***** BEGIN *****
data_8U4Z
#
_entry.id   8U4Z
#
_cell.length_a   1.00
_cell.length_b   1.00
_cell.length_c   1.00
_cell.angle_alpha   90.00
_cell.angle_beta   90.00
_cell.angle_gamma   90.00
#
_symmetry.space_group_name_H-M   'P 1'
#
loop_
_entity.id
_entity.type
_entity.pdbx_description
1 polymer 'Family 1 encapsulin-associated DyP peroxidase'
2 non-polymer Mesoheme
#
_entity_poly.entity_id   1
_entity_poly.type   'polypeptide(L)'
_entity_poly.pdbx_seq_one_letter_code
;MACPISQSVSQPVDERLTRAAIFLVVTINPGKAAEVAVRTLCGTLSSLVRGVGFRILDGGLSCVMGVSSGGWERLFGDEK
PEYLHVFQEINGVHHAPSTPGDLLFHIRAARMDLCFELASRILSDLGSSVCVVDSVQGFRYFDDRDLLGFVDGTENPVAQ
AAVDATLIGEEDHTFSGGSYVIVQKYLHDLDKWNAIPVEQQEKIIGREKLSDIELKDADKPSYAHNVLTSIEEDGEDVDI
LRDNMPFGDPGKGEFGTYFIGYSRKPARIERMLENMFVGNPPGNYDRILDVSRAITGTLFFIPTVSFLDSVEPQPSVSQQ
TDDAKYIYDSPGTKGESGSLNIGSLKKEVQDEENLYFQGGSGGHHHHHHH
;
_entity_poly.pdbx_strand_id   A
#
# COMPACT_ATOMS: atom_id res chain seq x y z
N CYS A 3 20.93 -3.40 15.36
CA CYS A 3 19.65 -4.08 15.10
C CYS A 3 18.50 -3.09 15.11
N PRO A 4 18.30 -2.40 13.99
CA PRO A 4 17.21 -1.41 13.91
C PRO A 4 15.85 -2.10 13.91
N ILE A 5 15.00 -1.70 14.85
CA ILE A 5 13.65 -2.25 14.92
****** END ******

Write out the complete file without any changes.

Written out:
data_8U4Z
#
_entry.id   8U4Z
#
_cell.length_a   1.00
_cell.length_b   1.00
_cell.length_c   1.00
_cell.angle_alpha   90.00
_cell.angle_beta   90.00
_cell.angle_gamma   90.00
#
_symmetry.space_group_name_H-M   'P 1'
#
loop_
_entity.id
_entity.type
_entity.pdbx_description
1 polymer 'Family 1 encapsulin-associated DyP peroxidase'
2 non-polymer Mesoheme
#
_entity_poly.entity_id   1
_entity_poly.type   'polypeptide(L)'
_entity_poly.pdbx_seq_one_letter_code
;MACPISQSVSQPVDERLTRAAIFLVVTINPGKAAEVAVRTLCGTLSSLVRGVGFRILDGGLSCVMGVSSGGWERLFGDEK
PEYLHVFQEINGVHHAPSTPGDLLFHIRAARMDLCFELASRILSDLGSSVCVVDSVQGFRYFDDRDLLGFVDGTENPVAQ
AAVDATLIGEEDHTFSGGSYVIVQKYLHDLDKWNAIPVEQQEKIIGREKLSDIELKDADKPSYAHNVLTSIEEDGEDVDI
LRDNMPFGDPGKGEFGTYFIGYSRKPARIERMLENMFVGNPPGNYDRILDVSRAITGTLFFIPTVSFLDSVEPQPSVSQQ
TDDAKYIYDSPGTKGESGSLNIGSLKKEVQDEENLYFQGGSGGHHHHHHH
;
_entity_poly.pdbx_strand_id   A
#
# COMPACT_ATOMS: atom_id res chain seq x y z
N CYS A 3 20.93 -3.40 15.36
CA CYS A 3 19.65 -4.08 15.10
C CYS A 3 18.50 -3.09 15.11
N PRO A 4 18.30 -2.40 13.99
CA PRO A 4 17.21 -1.41 13.91
C PRO A 4 15.85 -2.10 13.91
N ILE A 5 15.00 -1.70 14.85
CA ILE A 5 13.65 -2.25 14.92